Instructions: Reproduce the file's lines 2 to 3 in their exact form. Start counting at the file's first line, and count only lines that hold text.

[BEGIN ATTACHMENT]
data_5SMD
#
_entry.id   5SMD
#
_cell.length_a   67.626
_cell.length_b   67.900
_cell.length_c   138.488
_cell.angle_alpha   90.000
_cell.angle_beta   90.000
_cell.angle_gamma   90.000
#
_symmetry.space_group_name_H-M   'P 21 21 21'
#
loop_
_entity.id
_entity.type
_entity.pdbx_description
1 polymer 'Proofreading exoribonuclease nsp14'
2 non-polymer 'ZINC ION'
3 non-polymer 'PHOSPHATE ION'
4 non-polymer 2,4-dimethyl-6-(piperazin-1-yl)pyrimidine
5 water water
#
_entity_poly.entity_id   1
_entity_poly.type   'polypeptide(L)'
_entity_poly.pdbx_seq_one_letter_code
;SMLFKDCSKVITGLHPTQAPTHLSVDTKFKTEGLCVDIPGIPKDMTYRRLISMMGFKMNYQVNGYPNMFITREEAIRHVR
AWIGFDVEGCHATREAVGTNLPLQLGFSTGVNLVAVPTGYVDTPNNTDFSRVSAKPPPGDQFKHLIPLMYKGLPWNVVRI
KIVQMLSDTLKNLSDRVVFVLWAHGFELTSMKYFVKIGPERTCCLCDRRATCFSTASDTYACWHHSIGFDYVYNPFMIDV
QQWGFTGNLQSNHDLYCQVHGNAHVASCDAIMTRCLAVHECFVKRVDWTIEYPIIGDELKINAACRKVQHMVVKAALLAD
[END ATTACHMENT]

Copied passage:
#
_entry.id   5SMD